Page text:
As omicron cases continue to decline across the region, health departments in the District, Virginia and Maryland have reported new cases of a subvariant strain of the illness, but one expert said it doesn’t appear the newest version of COVID-19 will lead to another spike in cases.
The original omicron variant, which sent case numbers soaring over the winter, is known also as the BA.1; the new subvariant is called BA.2.
“I think it’s important to note that while case numbers of BA.2 are increasing, they’re not increasing anywhere close to the way that the BA.1 cases increased,” said Dr. Andy Pekosz, professor and virologist with Johns Hopkins’ Bloomberg School of Public Health.
He said that early observations show that the newest edition of the virus may not be as efficient when it comes to how it spreads.
Pekosz also said for people who have the original omicron variant, early results from studies appear to show that they may have “descent protection” against the new subvariant, but he cautioned that is not guaranteed. He said people who are vaccinated and boosted should also have good protection against omicron 2.0.
Some newer studies also show that a third booster may provide protection for a very long period that covers several variants, Pekosz said.
“I think the immunity from a booster shot, particularly one that’s spaced you know in that 5 to 6 months after your initial vaccination, seems to be a really strong boost that gives you not only high amounts of protection but it’s also broad protection,” Pekosz said.
Pekosz said what needs to be watched is how many people who are vaccinated or boosted have a severe case of omicron variant and wind up in the hospital.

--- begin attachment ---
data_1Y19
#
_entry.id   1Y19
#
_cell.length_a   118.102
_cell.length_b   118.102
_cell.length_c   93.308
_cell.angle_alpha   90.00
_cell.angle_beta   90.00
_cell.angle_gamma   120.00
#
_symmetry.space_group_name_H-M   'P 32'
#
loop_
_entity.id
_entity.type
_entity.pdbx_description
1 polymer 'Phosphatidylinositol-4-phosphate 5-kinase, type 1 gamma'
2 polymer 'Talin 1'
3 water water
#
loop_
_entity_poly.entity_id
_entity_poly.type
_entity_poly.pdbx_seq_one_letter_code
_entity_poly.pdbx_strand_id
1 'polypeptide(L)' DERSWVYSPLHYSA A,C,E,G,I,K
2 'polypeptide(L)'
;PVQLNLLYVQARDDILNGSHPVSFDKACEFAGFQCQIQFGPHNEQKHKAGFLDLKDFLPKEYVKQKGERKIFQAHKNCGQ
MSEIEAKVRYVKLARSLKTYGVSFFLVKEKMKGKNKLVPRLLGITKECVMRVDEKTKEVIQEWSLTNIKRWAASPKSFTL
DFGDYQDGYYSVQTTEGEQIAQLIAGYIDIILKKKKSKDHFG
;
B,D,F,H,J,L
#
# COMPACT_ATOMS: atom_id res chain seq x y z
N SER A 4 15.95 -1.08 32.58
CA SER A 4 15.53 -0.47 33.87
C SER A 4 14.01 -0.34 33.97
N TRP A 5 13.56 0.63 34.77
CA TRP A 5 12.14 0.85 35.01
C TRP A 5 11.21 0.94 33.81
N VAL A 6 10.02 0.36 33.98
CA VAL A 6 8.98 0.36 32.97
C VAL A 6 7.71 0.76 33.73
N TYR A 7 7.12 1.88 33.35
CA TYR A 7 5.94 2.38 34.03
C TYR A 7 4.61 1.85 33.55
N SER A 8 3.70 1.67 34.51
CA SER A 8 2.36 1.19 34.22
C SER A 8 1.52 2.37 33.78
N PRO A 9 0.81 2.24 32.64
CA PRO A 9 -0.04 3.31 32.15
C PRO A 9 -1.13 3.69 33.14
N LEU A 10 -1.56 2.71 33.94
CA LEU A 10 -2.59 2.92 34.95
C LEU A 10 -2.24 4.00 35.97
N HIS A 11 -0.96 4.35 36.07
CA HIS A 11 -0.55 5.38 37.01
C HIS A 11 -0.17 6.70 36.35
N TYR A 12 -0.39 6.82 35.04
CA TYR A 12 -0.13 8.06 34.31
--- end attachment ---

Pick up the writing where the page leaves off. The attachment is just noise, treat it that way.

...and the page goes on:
“As long as we’re being protected against severe disease, we may not need a fourth booster at least for the short term,” Pekosz said.
Studies continue on how much natural immunity one might get from contracting and recovering from COVID-19, but he said people who have contracted coronavirus and have been immunized have strong protection.
“The best immunity that we see right now are individuals who were vaccinated, then infected,” he said.
In the D.C. region, some communities are pulling back on COVID-19 restrictions. While there is light at the end of the tunnel, Pekosz warns that communities should be careful to not roll back restrictions too soon because doing so could result in case numbers plateauing at higher levels than public health officials would like to see.
“I imagine another week or two and if these trends continue, we’ll really be settling in at a very comfortable place in terms of the manageable amount of cases and that might be a really good time to start thinking about relieving some of these public health interventions,” Pekosz said.
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